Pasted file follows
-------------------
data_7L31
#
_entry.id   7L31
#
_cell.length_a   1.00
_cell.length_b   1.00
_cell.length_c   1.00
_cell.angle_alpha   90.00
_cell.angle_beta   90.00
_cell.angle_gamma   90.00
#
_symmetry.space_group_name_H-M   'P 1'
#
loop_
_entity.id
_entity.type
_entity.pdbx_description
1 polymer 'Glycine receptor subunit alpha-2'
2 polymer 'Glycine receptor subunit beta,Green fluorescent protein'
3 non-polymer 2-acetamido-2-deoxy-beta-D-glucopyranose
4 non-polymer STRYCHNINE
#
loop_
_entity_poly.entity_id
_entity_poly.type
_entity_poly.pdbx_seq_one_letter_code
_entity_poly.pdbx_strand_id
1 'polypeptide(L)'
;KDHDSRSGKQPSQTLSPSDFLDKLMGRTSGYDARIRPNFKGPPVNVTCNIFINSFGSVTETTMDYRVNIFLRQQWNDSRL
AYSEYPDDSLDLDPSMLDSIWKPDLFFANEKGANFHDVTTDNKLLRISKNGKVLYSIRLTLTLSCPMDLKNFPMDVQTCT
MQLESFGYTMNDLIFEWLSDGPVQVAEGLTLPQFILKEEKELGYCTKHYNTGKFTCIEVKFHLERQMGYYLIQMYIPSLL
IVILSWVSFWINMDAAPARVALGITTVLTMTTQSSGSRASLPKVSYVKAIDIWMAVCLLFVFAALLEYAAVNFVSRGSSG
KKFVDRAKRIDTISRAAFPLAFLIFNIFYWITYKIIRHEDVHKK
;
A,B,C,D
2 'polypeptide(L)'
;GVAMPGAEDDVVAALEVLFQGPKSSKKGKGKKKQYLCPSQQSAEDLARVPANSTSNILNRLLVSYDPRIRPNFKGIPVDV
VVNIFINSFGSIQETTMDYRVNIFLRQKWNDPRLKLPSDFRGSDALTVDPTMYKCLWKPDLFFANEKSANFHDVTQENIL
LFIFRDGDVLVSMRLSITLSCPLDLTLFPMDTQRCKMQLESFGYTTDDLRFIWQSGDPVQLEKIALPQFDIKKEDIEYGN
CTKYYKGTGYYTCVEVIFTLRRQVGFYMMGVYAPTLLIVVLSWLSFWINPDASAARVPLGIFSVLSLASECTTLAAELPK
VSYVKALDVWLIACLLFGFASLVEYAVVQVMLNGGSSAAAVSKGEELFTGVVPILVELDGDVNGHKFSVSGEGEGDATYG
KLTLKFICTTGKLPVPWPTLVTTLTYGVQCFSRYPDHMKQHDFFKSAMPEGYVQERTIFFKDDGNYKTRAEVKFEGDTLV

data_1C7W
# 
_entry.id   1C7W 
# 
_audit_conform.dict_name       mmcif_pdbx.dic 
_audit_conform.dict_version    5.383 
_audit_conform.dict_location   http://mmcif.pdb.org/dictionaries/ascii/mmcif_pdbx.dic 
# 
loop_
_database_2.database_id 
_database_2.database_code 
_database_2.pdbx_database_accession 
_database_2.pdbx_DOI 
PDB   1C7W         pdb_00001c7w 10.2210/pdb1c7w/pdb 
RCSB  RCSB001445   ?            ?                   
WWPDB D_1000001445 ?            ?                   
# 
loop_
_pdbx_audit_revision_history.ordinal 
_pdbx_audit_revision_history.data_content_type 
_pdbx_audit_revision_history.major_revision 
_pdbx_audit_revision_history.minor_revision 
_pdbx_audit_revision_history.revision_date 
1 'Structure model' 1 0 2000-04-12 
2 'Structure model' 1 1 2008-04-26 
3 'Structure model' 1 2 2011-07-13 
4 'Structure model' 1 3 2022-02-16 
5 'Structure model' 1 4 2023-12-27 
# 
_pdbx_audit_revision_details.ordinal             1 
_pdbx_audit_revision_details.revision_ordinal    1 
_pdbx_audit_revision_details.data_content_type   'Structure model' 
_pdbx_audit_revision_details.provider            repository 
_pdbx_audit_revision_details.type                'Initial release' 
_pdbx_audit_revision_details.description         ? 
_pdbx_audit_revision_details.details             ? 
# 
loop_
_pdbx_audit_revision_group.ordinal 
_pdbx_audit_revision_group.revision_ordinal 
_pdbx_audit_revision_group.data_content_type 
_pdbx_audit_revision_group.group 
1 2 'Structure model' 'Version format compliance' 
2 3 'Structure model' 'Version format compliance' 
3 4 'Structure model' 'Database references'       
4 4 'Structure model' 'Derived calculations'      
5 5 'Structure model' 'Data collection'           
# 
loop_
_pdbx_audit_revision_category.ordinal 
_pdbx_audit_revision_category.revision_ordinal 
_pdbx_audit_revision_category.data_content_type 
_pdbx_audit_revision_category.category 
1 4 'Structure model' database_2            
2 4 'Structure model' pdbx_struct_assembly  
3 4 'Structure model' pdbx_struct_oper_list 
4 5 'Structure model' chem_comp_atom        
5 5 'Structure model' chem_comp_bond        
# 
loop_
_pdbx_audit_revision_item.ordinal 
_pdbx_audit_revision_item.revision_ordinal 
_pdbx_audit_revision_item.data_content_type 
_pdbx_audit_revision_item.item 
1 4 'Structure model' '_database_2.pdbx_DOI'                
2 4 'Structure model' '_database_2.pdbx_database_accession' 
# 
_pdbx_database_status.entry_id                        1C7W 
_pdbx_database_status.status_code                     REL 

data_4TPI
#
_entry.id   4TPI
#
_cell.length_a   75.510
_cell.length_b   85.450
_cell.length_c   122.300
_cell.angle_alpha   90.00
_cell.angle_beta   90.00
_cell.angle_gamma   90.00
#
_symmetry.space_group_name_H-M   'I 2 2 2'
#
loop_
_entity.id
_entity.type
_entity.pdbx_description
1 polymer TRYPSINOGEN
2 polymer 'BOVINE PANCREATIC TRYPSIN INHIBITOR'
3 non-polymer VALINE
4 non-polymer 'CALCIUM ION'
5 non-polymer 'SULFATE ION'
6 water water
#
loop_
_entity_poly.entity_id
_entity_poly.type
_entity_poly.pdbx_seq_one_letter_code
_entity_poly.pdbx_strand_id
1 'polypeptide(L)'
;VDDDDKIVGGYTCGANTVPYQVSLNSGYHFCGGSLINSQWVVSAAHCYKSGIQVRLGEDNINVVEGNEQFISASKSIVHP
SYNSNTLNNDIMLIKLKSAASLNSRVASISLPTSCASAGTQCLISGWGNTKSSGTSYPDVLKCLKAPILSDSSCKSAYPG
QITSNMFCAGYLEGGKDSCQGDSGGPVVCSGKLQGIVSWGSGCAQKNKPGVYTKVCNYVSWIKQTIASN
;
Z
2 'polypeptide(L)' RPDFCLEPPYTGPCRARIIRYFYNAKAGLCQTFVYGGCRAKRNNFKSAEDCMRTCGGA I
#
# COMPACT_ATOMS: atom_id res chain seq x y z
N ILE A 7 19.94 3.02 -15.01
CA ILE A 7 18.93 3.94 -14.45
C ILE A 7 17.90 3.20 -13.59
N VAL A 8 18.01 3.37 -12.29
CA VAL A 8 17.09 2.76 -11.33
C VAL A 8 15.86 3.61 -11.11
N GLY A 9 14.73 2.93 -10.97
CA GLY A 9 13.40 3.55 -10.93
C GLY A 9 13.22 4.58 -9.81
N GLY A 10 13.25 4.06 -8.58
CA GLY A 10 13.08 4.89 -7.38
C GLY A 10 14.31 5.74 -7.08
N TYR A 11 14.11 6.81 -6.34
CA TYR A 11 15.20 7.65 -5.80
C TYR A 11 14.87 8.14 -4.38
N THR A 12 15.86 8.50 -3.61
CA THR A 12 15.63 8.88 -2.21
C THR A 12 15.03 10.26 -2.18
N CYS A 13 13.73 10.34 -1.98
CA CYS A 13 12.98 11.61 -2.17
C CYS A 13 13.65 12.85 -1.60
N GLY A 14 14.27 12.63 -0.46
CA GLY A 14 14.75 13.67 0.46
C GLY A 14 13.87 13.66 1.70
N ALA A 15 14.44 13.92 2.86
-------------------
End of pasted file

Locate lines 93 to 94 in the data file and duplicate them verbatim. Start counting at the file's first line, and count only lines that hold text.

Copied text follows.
_pdbx_audit_revision_category.revision_ordinal 
_pdbx_audit_revision_category.data_content_type 